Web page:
25 May 2022

Local COVID-19 infections jump; prison, bus network, schools all impacted by the virus

| Lottie Twyford
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Prison wing

The COVID-19 outbreak at the Territory’s jail continues to grow, with 55 inmates now infected. Photo: File.

Daily COVID-19 infections have jumped slightly today, with ACT Health reporting 934 (506 PCR and 428 RAT) new infections in the latest reporting period. There were 820 new cases yesterday.

It comes as the pandemic continues to cause disruptions to daily life across the ACT.

Four ACT public schools are currently operating on a partially remote basis, and Year 7 to 10 students at Saint Francis Xavier College in Florey are learning from home for one day a week for a short period.

For the week ending Sunday, 22 May, 504 cases of COVID-19 were reported in 76 ACT public schools (years K-12). While these numbers are not as high as in term one when more than 1000 COVID-19 infections were being reported in the Territory’s schools on a weekly basis, the data from term one covered Catholic systemic and non-government schools, while the new data only accounts for government schools.

The ACT’s bus network is also being affected by the pandemic. It’s understood that 60 drivers are furloughed as of today, although Transport Canberra and City Services said it is managing shortages by back-filling drivers and expects minimal disruptions to services.

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At the prison, 55 inmates have been infected with COVID-19, 30 of whom have recovered.

Last week a spokesperson for the Justice and Community Safety Directorate said 15 staff members had been furloughed due to the virus but none had been directly impacted due to the Alexander Maconochie Centre’s outbreak.

That same COVID-induced pressure is also leading to some elective surgeries being postponed – around 11 each day, Canberra Health Services CEO Dave Peffer said yesterday (24 May).

Around 150 healthcare workers are furloughed at any given time.

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Since the pandemic began, 127,556 (77,987 PCR and 49,569 RAT) COVID-19 cases have been recorded locally and there are now 4981 (2615 PCR and 2366 RAT) active infections in the ACT.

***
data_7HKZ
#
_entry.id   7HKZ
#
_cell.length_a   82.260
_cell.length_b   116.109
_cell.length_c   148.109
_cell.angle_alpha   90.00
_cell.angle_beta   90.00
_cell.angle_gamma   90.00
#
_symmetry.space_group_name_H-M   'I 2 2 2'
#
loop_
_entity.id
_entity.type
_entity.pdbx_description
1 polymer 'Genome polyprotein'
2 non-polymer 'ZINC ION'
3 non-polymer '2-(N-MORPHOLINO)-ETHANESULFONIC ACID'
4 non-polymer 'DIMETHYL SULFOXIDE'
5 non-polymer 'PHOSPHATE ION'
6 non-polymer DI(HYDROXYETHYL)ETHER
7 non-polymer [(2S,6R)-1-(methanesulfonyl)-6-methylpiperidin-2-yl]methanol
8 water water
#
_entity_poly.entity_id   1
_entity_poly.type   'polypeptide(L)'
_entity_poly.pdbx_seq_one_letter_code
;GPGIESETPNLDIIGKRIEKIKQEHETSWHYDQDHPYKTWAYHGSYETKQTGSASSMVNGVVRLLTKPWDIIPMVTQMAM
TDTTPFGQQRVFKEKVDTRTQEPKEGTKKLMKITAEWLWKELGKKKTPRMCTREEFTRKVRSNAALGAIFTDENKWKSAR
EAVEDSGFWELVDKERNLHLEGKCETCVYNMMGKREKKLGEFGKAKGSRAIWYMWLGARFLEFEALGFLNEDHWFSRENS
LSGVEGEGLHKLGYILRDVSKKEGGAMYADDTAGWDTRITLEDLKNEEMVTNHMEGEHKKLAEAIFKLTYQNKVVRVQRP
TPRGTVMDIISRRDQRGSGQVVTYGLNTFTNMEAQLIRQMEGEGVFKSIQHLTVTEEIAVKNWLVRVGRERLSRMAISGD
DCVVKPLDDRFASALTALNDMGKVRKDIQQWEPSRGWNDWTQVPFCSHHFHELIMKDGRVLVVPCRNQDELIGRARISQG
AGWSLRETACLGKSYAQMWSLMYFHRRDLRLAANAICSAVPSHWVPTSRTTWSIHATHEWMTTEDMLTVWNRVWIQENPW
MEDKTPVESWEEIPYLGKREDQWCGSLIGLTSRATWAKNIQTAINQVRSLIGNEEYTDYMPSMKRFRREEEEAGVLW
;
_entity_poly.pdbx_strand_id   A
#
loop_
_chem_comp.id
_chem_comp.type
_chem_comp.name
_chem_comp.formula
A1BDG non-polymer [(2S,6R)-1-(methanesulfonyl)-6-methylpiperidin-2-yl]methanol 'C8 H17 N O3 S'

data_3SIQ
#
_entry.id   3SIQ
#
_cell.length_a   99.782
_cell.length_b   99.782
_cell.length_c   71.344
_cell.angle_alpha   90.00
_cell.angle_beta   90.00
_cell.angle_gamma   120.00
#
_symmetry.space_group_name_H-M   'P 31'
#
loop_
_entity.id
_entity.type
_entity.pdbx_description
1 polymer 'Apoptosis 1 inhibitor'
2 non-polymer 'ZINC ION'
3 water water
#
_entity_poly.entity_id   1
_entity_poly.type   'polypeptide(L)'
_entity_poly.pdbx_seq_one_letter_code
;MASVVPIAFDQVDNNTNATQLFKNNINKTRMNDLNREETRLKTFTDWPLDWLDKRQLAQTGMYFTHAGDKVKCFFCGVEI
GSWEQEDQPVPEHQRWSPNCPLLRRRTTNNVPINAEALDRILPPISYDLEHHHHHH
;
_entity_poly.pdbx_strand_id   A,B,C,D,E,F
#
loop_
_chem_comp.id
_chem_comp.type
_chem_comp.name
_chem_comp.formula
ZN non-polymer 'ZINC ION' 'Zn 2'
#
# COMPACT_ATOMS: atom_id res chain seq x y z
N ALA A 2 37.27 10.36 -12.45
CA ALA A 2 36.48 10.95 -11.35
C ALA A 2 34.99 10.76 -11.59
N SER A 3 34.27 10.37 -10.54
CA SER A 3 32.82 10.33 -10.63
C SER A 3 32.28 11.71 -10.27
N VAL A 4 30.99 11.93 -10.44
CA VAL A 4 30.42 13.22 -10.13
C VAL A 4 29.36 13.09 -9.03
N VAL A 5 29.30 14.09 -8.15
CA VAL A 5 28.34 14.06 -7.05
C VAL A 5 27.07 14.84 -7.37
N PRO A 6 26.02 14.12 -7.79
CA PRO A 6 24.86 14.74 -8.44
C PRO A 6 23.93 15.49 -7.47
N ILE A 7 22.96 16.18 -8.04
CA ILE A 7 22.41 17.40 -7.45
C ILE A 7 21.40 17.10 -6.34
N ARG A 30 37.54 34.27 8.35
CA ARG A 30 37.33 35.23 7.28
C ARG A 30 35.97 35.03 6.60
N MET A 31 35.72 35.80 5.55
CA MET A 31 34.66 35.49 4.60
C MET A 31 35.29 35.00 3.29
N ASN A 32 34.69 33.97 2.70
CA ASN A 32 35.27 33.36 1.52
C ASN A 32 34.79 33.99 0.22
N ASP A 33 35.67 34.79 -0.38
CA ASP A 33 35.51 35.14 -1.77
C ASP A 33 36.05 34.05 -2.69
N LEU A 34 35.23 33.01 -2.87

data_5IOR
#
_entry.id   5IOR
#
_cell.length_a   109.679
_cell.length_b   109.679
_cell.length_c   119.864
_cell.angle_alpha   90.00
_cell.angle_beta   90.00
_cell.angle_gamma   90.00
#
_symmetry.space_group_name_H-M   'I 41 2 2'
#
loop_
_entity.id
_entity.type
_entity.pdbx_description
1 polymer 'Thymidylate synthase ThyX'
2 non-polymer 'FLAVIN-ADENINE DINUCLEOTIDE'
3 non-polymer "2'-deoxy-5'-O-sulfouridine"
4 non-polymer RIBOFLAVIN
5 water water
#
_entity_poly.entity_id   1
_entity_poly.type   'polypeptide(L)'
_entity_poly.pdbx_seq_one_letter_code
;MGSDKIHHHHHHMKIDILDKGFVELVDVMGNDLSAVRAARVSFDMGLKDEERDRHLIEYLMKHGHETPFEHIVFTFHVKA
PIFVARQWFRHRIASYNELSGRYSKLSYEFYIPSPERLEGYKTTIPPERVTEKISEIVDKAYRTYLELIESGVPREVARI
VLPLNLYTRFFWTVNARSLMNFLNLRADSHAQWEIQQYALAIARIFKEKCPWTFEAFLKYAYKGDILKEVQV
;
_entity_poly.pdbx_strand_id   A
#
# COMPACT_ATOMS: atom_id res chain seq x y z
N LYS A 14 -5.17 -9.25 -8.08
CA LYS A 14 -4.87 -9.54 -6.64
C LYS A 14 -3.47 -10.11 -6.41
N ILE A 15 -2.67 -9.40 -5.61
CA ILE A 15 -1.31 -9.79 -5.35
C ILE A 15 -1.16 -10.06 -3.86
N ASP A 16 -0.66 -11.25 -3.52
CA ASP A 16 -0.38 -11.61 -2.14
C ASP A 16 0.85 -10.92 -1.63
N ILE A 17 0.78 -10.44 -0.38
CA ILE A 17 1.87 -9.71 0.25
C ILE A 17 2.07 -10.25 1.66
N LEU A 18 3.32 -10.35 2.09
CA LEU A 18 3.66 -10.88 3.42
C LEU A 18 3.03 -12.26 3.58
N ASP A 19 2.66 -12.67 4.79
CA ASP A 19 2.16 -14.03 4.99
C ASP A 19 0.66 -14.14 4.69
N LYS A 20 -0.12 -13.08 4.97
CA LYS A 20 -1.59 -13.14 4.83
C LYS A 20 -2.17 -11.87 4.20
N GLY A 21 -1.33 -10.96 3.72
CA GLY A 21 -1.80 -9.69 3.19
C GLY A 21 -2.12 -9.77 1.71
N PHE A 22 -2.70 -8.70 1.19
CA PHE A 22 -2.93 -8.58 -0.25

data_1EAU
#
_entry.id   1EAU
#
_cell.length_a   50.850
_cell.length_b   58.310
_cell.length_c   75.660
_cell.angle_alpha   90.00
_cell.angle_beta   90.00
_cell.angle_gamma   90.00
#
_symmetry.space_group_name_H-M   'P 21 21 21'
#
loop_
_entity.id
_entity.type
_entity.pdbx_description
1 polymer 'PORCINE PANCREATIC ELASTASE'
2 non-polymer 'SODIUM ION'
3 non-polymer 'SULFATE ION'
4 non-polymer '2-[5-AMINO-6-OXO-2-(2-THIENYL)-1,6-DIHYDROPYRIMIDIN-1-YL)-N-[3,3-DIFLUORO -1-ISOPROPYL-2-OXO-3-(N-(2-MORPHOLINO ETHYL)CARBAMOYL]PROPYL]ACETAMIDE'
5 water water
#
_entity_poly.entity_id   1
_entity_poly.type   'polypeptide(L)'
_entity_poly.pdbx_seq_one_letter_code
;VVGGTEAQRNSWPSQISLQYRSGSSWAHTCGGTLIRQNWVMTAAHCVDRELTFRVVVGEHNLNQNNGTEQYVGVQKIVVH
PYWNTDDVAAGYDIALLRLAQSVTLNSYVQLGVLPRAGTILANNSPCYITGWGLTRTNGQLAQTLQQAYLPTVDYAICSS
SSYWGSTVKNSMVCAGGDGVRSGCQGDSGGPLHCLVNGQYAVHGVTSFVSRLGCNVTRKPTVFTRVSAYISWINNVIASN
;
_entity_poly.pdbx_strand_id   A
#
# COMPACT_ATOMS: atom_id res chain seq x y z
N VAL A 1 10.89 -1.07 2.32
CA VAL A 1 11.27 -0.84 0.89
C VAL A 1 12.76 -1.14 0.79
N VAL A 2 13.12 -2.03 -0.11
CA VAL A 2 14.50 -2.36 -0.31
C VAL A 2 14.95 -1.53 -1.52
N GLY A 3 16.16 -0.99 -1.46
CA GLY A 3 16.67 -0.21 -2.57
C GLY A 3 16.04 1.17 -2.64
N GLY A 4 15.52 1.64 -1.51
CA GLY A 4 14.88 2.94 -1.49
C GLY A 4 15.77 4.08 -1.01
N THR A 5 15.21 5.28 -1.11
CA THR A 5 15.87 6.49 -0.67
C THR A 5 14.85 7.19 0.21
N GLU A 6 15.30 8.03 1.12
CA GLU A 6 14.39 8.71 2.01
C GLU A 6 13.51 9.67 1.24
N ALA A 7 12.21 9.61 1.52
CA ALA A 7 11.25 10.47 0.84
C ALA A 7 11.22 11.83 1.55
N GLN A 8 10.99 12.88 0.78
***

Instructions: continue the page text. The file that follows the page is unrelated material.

A total of 88 people are now hospitalised with the virus and one person is in the ICU requiring ventilation.

There has been a slow and steady decline in hospitalisations from Sunday’s record high of 92. Yesterday, 90 people were hospitalised with COVID-19.

Vaccination rates remain steady. The double-dose vaccination rate for the ACT’s five-plus population remains 97.2 per cent and 76.3 per cent of residents aged 16 and older have now received a booster.

Of ACT residents aged five to 11, 67.7 per cent have received two doses of vaccine.

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Interstate, NSW has reported 11 deaths overnight and 8970 new cases of COVID-19.

There are now 1209 people in hospital with the virus and 35 people in ICUs around the state.

Victoria has reported 17 deaths overnight and 13,023 cases of COVID-19.

There are now 567 people hospitalised with the virus, while 37 patients are in the state’s intensive care units.

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CaptainSpiff4:41 pm 25 May 22

One (1) person in ICU. This is quite the pandemic isn’t it.

The problem with back-filling staff absentees, whether it be driving buses, in hospitals, teaching or in prisons is that it is only a short-term solution; it’s not sustainable.

People will get burnt out and join the big resignation.

The general public doesn’t seem as enthusiastic about getting their 3rd shot, as they were to get their 2nd, because the forced “incentive” of restrictions has been removed. (Higher risk people are now eligible for a 4th shot).

With an explosion of flu cases, in addition to Covid, just maybe the Government needs to consider bringing back masks, at least for winter?

Or WFH, where ACT public servants excel

“Long COVID”. The best excuse to be lazy of all time!

“Long Covid”, an excuse to be lazy?

I don’t know much about “Long Covid”, but I’d expect anyone with it would strongly prefer not to have it and would be offended to be called lazy.

What I do know is that everyday Covid is infectious and that hospitals are cancelling operations including cancer treatments, supply chains worldwide have been disrupted causing delays, products have increased in cost etc. There are a couple of large Australian construction companies that have gone under and so on. We have been lucky here because ScoMo closed the borders until the vaccine rollout was advanced but worldwide, millions have died. All because of everyday Covid. I’m not sure how much of this was caused by laziness? Maybe if we call put a mask on for winter, we could all reduce the risk of being called lazy? ?

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